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Six Feet Four   By: (1882-1943)

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by Jackson Gregory





I The Storm

II The Devil's Own Night

III Buck Thornton, Man's Man

IV The Ford

V The Man from Poison Hole Ranch

VI Winifred Judges a Man

VII An Invitation to Supper

VIII In Harte's Cabin

IX The Double Theft

X In the Moonlight

XI The Bedloe Boys

XII Rattlesnake Pollard

XIII The Ranch on Big Little River

XIV In the Name of Friendship

XV The Kid

XVI A Guarded Conference

XVII Suspicion

XVIII The Dance at Deer Creek Schoolhouse

XIX Six Feet Four!

XX Pollard Talks "Business"

XXI The Girl and the Game

XXII The Yellow Envelope Again!

XXIII Warning

XXIV The Gentleman from New Mexico

XXV In the Dark

XXVI The Frame Up

XXVII Jimmie Squares Himself

XXVIII The Show Down



All day long, from an hour before the pale dawn until now after the thick dark, the storm had raged through the mountains. Before midday it had grown dark in the cañons. In the driving blast of the wind many a tall pine had snapped, broken at last after long valiant years of victorious buffeting with the seasons, while countless tossing branches had been riven away from the parent boles and hurled far out in all directions. Through the narrow cañons the wet wind went shrieking fearsomely, driving the slant rain like countless thin spears of glistening steel.

At the wan daybreak the sound filling the air was one of many voiced but subdued tumult, like the faraway growling of fierce, hungry, imprisoned beasts. As the sodden hours dragged by the noises everywhere increased steadily, so that before noon the whole of the wilderness seemed to be shouting; narrow creek beds were filled with gushing, muddy water; the trees on the mountainsides shook and snapped and creaked and hissed to the hissing of the racing wind; at intervals the thunder echoing ominously added its boom to the general uproar. Not for a score of years and upward had such a storm visited the mountains in the vicinity of the old road house in Big Pine Flat.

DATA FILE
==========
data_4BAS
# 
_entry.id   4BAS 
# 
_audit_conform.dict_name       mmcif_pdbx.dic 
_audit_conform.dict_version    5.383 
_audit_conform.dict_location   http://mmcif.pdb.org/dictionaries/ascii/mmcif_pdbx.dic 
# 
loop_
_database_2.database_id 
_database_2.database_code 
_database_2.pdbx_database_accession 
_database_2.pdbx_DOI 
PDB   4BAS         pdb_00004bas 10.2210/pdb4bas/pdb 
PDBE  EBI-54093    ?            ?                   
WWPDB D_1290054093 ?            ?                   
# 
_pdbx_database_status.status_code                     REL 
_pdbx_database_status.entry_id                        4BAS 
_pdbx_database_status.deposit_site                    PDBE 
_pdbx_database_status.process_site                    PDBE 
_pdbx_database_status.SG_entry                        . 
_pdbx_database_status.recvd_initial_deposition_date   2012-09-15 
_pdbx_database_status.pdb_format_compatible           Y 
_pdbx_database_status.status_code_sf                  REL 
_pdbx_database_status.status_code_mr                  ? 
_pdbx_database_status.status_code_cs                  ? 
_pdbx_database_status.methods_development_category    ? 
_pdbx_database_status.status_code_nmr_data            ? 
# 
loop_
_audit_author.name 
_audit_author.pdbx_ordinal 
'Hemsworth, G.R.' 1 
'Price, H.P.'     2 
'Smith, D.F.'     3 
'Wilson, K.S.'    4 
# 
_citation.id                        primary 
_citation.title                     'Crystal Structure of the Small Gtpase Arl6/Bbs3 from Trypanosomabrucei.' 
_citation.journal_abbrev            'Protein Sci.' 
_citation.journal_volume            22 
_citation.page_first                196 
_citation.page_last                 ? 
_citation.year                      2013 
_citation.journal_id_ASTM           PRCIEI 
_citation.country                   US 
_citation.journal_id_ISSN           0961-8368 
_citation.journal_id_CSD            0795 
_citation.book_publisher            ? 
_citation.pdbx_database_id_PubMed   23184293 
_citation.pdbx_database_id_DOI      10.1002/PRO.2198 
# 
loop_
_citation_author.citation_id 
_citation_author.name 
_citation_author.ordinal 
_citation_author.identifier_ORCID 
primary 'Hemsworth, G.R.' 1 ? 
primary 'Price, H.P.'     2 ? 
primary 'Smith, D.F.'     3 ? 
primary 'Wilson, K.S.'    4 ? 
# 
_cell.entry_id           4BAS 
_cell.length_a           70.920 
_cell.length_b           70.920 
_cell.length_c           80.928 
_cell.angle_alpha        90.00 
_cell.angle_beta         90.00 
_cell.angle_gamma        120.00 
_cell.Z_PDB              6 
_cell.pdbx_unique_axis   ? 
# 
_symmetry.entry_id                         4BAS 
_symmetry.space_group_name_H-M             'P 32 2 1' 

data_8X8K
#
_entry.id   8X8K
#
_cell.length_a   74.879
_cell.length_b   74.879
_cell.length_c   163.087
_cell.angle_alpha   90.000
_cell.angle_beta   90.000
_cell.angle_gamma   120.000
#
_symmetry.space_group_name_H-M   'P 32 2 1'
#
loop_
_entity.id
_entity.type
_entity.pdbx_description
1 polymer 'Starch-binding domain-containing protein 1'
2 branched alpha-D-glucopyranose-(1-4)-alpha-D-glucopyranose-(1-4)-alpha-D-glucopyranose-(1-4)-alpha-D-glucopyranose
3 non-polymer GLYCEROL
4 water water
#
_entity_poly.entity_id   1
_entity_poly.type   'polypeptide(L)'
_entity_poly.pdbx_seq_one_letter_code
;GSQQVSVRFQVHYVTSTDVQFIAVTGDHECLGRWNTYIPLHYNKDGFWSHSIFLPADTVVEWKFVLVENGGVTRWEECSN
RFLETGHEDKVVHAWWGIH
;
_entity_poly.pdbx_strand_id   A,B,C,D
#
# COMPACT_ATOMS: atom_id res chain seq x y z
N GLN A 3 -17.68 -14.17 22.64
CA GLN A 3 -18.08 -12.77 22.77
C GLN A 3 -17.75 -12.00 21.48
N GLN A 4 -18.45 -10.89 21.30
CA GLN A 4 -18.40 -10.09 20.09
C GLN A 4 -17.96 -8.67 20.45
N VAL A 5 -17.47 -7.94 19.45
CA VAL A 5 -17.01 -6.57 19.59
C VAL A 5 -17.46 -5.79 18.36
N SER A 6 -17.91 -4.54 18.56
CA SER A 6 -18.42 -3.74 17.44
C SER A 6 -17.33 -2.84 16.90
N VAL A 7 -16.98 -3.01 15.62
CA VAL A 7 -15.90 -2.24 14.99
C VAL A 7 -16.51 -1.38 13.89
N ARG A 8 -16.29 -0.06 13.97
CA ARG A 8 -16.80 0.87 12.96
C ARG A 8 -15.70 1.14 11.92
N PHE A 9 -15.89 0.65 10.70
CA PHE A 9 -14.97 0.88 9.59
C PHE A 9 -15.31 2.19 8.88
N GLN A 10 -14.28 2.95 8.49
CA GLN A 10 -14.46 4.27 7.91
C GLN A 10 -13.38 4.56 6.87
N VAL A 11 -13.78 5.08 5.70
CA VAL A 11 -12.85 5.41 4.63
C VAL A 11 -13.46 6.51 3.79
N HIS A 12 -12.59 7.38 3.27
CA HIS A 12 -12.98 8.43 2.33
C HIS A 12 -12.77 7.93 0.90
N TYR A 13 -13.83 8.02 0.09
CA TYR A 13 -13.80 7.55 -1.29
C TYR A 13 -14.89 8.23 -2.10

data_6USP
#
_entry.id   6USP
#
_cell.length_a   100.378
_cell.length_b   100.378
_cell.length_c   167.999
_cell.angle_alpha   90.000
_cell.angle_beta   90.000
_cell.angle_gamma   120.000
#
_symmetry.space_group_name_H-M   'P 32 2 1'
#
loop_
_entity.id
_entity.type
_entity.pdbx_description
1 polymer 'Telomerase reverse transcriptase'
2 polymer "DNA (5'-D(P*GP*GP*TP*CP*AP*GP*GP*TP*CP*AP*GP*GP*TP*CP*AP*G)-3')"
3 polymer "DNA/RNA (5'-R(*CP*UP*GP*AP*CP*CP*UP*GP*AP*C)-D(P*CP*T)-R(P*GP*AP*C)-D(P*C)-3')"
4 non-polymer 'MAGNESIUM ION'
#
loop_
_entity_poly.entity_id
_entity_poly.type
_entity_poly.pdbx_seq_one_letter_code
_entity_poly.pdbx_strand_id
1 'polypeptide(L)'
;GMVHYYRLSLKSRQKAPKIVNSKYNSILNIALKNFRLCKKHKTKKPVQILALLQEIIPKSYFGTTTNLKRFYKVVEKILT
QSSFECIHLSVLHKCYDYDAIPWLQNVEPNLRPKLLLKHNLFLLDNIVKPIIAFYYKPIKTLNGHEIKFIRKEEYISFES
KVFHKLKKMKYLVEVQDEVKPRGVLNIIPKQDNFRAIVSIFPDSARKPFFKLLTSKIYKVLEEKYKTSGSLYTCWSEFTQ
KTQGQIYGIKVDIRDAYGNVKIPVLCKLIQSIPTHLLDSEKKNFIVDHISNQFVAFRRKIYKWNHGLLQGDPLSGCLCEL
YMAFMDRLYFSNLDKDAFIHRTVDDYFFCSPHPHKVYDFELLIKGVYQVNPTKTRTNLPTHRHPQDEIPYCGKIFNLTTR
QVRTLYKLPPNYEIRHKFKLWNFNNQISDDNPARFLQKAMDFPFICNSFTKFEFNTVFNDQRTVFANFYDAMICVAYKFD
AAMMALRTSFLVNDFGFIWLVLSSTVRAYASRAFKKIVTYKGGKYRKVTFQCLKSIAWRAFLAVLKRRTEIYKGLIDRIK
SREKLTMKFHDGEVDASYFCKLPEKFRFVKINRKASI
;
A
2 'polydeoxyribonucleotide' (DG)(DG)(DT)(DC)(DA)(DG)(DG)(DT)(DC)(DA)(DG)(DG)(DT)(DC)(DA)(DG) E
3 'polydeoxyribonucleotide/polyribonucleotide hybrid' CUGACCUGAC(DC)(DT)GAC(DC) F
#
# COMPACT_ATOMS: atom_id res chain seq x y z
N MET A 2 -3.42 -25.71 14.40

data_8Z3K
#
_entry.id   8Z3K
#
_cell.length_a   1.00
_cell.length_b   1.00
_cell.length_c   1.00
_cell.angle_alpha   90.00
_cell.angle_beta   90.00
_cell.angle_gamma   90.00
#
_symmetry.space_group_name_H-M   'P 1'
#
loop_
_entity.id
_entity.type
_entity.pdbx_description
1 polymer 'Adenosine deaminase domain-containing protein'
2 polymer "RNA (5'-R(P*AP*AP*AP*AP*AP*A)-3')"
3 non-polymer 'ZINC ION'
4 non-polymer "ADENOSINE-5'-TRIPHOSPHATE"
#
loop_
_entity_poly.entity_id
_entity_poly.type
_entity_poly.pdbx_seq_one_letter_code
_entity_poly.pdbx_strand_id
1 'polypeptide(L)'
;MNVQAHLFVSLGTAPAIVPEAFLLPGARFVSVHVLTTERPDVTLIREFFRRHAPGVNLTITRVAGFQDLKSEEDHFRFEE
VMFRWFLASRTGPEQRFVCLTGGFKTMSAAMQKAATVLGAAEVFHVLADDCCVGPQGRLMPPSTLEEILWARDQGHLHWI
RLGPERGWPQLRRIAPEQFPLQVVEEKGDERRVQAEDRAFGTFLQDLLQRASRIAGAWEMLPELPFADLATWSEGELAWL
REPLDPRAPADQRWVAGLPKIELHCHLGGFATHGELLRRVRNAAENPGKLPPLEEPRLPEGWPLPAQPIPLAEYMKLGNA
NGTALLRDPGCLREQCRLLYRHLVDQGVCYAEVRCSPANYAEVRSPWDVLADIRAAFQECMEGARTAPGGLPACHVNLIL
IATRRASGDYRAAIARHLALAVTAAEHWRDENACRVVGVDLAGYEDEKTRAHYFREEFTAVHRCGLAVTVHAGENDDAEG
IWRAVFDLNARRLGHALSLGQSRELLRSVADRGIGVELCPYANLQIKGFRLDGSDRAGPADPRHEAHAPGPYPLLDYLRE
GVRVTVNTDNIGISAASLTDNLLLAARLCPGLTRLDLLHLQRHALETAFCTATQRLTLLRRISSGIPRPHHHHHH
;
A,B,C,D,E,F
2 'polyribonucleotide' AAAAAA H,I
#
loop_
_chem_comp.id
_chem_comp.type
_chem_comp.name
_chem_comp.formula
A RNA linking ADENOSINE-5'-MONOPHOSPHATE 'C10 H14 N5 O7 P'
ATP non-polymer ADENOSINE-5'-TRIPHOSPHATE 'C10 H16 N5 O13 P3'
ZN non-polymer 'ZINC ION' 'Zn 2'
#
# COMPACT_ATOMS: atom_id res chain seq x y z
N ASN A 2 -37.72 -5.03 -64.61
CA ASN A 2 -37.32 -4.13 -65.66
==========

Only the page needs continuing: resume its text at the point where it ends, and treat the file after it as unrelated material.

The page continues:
Night, as though it had leaped upon the back of the storm and had ridden hitherward on the wings of the wind all impatience to defy the laws of daylight, was in truth mistress of the mountains a full hour or more before the invisible sun's allotted time of setting. In the storm smitten, lonely building at the foot of the rocky slope, shivering as though with the cold, rocking crazily as though in startled fear at each gust, the roaring log fire in the open fireplace made an uncertain twilight and innumerable ghostlike shadows. The wind whistling down the chimney, making that eerie sound known locally as the voice of William Henry, came and went fitfully. Poke Drury, the cheerful, one legged keeper of the road house, swung back and forth up and down on his one crutch, whistling blithely with his guest of the chimney and lighting the last of his coal oil lamps and candles.

"She's a Lu lu bird, all right," acknowledged Poke Drury. He swung across his long "general room" to the fireplace, balanced on his crutch while he shifted and kicked at a fallen burning log with his one boot, and then hooked his elbows on his mantel. His very black, smiling eyes took cheerful stock of his guests whom the storm had brought him. They were many, more than had ever at one time honoured the Big Pine road house. And still others were coming.

"If Hap Smith ain't forgot how to sling a four horse team through the dark, huh?" continued the landlord as he placed still another candle at the south window.

In architectural design Poke Drury's road house was as simple an affair as Poke Drury himself... Continue reading book >>

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